From March 22 to 24, ten scientists met in a meeting at the Leibniz-LSB@TUM organized by Andreas Dunkel, Dr. Guangjuan Luo, and PD Dr. Martin Steinhaus. One goal of the meeting was to develop further the prototype of a freely available online database that will help analyze sensory off-notes in water. To this end, the database will provide analytical parameters such as retention indices, thresholds, and sensory qualities, among others. Ideally, the information should help to identify problems such as algae infestation or cyanobacteria at an early stage in the future.

In addition, participants at the meeting worked on the development of an interactive flavor wheel. It summarizes taste and odor off-notes in water and their triggering compounds. The tool will be translated into many languages to advance the use of a consistent vocabulary in evaluating water.

Spring School

From Omics to Systems Biology – Research for Food, Nutrition & Health

March 6-10 2023 at the German Institute of Human Nutrition (DIfE)

The Spring school is a joint initiative of the Leibniz Institute of Vegetable and Ornamental Crops (IGZ), the German Institute of Human Nutrition (DIfE)and the LSB. It is intended for doctoral students and young researchers of the three institutes to provide an insight into approaches, tools and methods in the field of omics technologies, bioinformatics, metabolic pathways and systems biology.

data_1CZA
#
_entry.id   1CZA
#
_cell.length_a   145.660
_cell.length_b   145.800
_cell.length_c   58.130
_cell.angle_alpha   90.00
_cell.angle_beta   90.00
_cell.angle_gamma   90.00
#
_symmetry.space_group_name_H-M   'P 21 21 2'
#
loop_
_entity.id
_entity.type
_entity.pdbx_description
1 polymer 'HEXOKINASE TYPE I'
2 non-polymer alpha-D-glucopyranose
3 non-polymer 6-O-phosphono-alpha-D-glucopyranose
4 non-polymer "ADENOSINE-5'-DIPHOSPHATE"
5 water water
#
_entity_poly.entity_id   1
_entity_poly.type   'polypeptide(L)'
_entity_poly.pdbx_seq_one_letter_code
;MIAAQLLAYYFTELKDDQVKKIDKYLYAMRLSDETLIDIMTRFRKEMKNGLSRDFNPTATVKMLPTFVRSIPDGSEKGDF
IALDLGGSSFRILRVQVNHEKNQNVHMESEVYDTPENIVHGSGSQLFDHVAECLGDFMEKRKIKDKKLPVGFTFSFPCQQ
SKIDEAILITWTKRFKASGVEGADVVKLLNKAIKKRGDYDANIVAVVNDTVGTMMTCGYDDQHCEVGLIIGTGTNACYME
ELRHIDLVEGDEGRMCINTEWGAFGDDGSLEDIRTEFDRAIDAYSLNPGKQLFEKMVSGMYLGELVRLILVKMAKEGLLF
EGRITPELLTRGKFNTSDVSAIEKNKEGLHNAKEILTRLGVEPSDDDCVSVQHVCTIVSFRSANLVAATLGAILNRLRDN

In addition, the Spring School will also introduce topics of complementary skills including research ethics, data management and graphical abstract design. The joint learning experience of participants of all three institutes will also provide the participants with the opportunity for networking and exchange with young researchers from the other institutes and with the invited experts.

Funded by Joachim Herz Foundation

Link to download the program

2nd German workshop on structural predictions of membrane proteins: From ion channels to G-protein coupled receptors

Organizers are: Paolo Carloni (Forschungszentrum Jülich and RWTH Aachen University) and
Antonella Di Pizio (Leibniz Institute for Food Systems Biology at TUM)

February 7-8, 2023 - Forschungszentrum Jülich.

Following the successful first workshop in 2019, this meeting aims to bring together German researchers to highlight current challenges and future perspectives for modeling G protein-coupled receptors (GPCRs) and ion channels.

In addition, the workshop aims to bridge the gap between the structural dimension of membrane proteins and signaling events. We are very pleased that the workshop is supported by the DFG research group DynIon and also by the RTG2416 MultiSenses - MultiScales.

The workshop is planned as a hybrid event. Registration is free, but required.

For more information, please visit: